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Persons in Chinese History - Liu Shao 劉劭

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Liu Shao 劉劭 (c. 168/171/182-c. 245), courtesy name Kongcai 孔才, was a philosopher of the Wei period. He is known for his treatise on the human character, Renwuzhi 人物志. Liu hailed from Handan 邯鄲 in the commandery of Guangping 廣平 (today in Hebei). He served as a small official but then became a member of retinue (taizi sheren 太子舍人) of the warlord Cao Cao's 曹操 crown prince Cao Pi 曹丕 (Emperor Wen 魏文帝, r. 220-226) and was appointed assistant in the palace library (bishulang 祕書郎). After the foundation of the Wei dynasty in 220 he was promoted to the office of secretarial court gentleman (shangshu lang 尚書郎) and then gentleman cavalier attendant (sanji shilang 散騎侍郎). He was ordered to take over the responsibility for collecting all writings on the Confucian Classics, on the base of which he instructed students in the National University (taixue 太學). During the reign of Emperor Ming 魏明帝 (r. 226-239 CE), Liu Shao drafted regulations for state examinations, together with Yu Ni 庾嶷 and Xun Xian 荀詵. These were called Xinlü 新律 (preface preserved) and Lü lüelun 律略論. Liu also compiled the regulations Duguan kaoke 都官考課 for the examination of candidates in the capital. He was thereupon promoted to the office of cavalier attendant-in-ordinary (sanji changshi 散騎常侍), and in later years granted the title of Marquis within the Passes (guanneihou 關內侯). Liu was posthumously given the title of Chamberlain for Attendants (guangluxun 光祿勳).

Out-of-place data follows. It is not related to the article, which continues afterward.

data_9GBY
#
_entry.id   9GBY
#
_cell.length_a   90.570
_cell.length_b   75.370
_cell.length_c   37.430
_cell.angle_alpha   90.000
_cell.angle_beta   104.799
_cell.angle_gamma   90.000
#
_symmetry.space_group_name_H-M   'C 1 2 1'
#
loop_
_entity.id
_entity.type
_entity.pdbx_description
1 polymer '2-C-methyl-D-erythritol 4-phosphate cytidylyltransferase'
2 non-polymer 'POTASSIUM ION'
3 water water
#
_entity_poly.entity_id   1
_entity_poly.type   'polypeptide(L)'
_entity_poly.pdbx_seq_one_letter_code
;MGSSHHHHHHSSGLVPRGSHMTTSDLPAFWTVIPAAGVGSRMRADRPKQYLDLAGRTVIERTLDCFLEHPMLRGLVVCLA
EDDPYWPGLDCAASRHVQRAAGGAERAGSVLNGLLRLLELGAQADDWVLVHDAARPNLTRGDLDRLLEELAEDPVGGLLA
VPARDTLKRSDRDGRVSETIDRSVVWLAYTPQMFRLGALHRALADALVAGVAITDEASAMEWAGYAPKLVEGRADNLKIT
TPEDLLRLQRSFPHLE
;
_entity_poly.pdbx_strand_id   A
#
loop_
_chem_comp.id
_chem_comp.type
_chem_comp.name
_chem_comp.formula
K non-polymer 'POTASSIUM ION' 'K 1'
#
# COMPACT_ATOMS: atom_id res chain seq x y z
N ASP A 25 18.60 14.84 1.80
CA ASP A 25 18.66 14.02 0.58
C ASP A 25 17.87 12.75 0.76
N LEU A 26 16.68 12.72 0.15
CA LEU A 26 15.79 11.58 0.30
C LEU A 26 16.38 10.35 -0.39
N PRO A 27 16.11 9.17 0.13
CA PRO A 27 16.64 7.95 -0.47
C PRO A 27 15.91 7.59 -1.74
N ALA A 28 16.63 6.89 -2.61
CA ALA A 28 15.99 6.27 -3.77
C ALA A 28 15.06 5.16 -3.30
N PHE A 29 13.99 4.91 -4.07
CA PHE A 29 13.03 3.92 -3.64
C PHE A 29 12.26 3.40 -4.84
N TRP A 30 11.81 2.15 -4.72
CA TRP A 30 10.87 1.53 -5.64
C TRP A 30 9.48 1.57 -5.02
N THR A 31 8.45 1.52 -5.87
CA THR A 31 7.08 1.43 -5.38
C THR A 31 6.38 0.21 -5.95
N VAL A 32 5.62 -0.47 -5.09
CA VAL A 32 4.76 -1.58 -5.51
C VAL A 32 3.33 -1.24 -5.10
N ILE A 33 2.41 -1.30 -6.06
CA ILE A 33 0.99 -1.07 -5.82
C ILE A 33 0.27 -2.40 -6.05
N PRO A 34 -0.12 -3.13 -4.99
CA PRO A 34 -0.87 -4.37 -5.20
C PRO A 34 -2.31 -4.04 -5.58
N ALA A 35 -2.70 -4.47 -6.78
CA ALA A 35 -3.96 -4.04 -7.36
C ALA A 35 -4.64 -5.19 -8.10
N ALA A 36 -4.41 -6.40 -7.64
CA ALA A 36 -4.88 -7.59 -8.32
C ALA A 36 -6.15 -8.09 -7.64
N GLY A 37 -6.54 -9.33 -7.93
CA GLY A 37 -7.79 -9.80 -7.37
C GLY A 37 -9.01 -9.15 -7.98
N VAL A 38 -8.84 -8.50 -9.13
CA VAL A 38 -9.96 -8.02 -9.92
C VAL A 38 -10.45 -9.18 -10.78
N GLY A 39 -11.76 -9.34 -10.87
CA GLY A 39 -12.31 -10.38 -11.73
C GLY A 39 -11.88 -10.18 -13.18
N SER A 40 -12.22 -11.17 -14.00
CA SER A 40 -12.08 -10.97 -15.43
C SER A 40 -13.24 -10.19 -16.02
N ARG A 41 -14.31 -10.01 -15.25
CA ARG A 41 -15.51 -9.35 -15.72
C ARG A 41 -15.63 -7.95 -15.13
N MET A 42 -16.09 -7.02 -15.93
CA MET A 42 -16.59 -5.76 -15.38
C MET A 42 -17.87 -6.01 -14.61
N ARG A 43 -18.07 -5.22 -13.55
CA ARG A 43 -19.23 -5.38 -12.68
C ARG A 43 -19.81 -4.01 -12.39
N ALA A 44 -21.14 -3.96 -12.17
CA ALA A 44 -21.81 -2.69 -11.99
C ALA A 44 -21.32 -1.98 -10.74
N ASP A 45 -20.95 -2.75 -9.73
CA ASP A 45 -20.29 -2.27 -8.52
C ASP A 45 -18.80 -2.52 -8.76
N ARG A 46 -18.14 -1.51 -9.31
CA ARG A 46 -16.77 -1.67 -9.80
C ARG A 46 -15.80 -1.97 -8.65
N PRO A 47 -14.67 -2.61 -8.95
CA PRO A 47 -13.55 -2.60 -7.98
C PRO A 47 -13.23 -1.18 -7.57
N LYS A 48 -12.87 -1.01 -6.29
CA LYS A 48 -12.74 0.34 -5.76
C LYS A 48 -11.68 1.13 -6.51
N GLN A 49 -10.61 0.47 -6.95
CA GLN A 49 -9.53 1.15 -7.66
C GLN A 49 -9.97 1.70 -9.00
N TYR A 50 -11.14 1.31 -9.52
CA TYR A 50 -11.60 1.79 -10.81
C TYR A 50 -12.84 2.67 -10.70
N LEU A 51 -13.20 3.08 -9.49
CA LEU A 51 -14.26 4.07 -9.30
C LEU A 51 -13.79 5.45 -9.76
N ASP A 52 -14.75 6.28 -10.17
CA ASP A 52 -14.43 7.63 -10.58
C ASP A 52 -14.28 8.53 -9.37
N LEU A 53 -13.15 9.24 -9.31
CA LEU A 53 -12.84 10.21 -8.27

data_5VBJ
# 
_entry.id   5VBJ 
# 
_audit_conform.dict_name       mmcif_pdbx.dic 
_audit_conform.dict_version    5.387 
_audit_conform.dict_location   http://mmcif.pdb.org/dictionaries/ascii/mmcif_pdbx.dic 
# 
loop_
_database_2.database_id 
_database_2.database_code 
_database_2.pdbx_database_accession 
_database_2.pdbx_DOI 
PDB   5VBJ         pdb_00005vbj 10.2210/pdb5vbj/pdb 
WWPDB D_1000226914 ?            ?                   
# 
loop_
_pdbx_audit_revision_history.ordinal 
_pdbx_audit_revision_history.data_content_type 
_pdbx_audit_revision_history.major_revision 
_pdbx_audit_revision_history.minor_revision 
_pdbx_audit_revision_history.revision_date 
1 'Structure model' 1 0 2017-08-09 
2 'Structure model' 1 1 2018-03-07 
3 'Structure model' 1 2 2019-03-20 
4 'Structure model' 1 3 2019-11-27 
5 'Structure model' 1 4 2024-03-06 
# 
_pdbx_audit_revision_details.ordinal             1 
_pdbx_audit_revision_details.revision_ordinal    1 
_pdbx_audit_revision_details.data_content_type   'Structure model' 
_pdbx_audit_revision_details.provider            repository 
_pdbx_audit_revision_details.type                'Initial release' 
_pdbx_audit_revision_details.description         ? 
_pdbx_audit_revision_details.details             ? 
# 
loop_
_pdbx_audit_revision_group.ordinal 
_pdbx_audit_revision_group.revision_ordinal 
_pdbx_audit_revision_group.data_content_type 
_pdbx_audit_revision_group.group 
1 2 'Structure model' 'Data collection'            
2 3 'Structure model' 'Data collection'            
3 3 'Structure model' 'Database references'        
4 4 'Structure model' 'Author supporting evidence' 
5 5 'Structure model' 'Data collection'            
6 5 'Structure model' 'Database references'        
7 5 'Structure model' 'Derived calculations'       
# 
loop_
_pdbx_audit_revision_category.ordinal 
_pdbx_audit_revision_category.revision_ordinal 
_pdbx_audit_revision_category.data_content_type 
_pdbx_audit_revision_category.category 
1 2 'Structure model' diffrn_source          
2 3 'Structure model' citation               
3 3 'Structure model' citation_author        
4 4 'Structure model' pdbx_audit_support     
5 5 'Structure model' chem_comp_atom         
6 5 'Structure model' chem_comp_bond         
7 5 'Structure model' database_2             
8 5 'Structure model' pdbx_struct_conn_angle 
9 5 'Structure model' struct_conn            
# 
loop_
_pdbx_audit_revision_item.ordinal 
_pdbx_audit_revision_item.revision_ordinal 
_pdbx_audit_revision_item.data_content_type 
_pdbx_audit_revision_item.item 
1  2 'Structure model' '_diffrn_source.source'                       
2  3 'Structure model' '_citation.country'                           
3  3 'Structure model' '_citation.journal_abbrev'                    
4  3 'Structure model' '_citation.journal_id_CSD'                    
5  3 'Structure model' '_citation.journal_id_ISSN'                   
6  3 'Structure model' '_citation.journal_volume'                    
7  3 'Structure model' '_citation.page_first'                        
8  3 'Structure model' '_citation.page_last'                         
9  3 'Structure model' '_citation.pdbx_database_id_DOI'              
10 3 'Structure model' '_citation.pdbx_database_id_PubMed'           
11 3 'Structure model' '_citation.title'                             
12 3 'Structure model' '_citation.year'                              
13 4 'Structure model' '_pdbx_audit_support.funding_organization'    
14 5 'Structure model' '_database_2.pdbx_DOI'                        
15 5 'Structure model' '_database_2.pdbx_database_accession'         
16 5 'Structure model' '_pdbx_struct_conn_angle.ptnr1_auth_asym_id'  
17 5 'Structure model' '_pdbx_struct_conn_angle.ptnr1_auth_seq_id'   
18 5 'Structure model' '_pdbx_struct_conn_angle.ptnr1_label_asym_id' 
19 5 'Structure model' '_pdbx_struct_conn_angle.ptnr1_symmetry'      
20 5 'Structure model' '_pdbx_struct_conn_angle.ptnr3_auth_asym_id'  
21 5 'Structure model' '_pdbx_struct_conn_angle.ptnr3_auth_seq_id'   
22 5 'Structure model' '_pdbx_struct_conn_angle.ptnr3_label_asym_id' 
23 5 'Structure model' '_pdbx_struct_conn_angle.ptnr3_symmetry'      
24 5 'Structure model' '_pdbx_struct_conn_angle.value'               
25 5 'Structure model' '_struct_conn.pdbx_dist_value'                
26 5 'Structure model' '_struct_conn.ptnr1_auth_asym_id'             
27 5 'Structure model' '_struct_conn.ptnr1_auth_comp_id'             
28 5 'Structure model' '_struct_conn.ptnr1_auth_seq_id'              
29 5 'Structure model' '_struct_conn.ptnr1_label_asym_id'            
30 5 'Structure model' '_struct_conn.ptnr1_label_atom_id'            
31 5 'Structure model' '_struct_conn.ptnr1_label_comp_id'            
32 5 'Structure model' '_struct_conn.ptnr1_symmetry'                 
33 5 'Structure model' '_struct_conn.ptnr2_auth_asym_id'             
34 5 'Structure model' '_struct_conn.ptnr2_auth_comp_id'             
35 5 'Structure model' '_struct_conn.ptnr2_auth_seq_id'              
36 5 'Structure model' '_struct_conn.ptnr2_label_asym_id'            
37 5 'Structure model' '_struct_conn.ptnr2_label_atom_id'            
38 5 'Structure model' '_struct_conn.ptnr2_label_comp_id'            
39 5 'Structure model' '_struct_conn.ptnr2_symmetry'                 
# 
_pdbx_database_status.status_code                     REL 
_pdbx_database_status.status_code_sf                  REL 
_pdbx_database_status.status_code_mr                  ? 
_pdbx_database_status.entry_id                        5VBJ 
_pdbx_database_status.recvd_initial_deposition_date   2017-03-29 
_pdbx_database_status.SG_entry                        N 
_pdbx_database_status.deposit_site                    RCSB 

It was common in the 3rd century to classify persons according to their "moral" character, and so enabling them to become part of the state administration. The selection of talented persons depended on their assessment of their virtues and character.
For this purpose, Liu Shao developed a theoretical concept of the classes of human character, based on Confucianism, but influenced by Daoism, legalism and the dialecticians (mingjia 名家). Human character was, according to Liu Shao, expressed in his words as well as in his comportment. These factors resulted in five different classes of character, namely "saints" (shengren 聖人), men of virtuous behavior (dexing 德行), those of partial accomplishment (piancai 偏材), such with a lack of true virtue (yisi 依似), and men men without a norm (xianza 間雜). The virtue of a "saint" followed the golden mean (zhongyong 中庸), which he interestingly enough interpreted in a Daoist way as "without expression" (wu ming 無名). There might be contradictions between a name someone had (ming 名) and the truth (shi 實). The latter could be found out by an examination of his talents and comportment.